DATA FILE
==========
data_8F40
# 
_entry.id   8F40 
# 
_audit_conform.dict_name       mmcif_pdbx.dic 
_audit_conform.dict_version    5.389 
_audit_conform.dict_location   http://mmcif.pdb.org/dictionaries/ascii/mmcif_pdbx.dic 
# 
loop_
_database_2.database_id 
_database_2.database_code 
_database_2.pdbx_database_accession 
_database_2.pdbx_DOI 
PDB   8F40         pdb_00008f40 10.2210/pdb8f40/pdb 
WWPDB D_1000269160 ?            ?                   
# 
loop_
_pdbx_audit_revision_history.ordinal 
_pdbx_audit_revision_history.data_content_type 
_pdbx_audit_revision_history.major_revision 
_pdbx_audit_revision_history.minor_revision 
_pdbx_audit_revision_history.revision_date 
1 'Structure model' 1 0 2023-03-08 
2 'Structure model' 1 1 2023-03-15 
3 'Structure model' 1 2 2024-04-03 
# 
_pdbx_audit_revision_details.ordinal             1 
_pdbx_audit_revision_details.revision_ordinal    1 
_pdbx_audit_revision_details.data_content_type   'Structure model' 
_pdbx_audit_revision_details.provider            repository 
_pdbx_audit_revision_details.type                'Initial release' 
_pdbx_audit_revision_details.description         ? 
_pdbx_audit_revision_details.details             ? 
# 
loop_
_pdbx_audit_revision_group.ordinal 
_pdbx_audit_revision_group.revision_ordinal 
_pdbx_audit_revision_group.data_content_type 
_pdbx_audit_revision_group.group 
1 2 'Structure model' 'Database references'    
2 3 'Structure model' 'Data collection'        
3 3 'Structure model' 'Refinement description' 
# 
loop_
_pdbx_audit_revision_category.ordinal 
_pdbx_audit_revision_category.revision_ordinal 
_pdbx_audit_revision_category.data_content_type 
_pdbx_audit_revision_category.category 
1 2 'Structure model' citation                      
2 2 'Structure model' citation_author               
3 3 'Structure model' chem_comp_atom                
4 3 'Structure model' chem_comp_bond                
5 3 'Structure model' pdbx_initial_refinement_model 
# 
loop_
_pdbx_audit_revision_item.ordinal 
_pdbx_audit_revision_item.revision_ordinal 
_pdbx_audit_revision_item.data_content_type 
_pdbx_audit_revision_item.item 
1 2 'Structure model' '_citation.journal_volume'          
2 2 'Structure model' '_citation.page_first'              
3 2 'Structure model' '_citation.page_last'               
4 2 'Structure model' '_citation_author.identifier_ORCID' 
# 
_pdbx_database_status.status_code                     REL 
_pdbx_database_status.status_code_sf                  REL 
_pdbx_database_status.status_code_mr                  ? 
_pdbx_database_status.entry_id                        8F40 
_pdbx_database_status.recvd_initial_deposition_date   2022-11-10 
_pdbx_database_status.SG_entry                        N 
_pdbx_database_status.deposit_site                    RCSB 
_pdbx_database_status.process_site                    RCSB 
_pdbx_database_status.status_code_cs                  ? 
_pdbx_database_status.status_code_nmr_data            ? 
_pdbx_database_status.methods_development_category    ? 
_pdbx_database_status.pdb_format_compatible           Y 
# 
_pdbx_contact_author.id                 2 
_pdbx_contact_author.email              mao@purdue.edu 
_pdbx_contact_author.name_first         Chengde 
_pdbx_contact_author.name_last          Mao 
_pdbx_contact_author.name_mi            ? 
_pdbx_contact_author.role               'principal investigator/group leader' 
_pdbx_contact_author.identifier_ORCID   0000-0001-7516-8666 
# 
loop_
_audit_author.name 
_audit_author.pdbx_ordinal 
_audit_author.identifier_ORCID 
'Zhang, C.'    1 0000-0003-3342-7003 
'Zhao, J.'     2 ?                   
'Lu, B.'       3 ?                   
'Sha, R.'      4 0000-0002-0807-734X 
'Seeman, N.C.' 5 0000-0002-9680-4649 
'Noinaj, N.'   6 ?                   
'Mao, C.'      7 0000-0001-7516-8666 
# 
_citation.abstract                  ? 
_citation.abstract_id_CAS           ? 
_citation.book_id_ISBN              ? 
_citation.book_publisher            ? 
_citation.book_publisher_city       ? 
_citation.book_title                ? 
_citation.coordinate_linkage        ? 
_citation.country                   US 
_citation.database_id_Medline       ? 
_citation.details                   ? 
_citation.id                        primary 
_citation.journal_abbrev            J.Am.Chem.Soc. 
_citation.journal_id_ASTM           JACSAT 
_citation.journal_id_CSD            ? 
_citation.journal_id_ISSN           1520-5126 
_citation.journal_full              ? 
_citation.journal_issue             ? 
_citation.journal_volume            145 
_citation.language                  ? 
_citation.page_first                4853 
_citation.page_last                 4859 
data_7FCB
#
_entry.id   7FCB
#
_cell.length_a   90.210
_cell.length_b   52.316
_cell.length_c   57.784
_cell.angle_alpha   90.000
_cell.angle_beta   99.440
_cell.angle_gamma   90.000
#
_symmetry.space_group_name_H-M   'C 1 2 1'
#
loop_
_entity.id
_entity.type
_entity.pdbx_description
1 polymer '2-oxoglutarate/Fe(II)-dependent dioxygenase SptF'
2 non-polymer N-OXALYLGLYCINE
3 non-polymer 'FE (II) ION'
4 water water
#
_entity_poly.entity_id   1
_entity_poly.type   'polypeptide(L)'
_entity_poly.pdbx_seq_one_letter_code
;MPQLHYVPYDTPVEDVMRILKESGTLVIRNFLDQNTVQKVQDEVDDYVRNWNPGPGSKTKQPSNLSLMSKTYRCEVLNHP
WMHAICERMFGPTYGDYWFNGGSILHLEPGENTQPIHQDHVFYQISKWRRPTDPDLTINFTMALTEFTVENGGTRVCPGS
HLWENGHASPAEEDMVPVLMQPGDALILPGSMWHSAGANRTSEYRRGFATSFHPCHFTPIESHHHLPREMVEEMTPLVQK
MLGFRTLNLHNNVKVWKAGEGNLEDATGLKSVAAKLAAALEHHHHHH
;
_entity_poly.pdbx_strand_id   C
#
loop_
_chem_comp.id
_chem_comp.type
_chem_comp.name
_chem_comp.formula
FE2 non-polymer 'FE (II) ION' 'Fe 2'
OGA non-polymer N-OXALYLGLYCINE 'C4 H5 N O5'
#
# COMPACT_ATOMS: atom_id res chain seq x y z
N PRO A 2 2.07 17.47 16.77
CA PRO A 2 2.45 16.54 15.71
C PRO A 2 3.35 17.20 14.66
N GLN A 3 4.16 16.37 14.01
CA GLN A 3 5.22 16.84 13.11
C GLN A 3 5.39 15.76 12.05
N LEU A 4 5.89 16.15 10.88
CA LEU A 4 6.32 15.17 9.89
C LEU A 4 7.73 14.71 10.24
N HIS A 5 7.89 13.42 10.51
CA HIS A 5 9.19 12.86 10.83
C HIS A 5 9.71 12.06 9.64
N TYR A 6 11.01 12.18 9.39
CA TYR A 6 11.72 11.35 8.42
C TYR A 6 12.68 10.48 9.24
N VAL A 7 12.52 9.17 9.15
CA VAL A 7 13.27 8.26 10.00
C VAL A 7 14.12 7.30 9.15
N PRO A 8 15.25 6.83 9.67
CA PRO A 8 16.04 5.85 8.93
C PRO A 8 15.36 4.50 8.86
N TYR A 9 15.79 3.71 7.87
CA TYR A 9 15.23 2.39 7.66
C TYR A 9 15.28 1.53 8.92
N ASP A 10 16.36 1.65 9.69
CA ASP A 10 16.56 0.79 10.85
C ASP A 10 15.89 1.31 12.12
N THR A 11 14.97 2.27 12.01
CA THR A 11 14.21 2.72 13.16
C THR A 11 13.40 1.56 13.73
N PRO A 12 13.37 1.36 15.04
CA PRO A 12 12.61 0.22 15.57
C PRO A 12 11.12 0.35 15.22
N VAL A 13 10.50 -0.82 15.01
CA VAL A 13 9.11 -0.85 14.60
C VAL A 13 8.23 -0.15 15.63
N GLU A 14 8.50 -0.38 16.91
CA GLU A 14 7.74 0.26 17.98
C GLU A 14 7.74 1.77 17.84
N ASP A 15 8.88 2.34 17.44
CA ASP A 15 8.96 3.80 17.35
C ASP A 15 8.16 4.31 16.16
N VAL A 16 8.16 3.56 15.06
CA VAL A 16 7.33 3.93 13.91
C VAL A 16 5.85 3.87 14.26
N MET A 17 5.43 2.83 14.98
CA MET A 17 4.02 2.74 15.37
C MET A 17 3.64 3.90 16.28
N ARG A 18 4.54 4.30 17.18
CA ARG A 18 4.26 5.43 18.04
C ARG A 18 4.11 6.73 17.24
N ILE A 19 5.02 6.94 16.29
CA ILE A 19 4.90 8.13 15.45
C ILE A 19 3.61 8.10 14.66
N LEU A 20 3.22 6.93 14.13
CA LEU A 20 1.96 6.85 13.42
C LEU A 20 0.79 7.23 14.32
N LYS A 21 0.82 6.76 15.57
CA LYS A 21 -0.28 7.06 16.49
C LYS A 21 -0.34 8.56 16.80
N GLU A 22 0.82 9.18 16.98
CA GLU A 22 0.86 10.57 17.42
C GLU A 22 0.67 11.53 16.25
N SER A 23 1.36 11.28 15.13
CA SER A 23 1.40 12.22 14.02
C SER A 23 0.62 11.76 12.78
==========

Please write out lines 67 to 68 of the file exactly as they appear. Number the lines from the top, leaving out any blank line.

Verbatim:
_pdbx_database_status.status_code_mr                  ? 
_pdbx_database_status.entry_id                        8F40 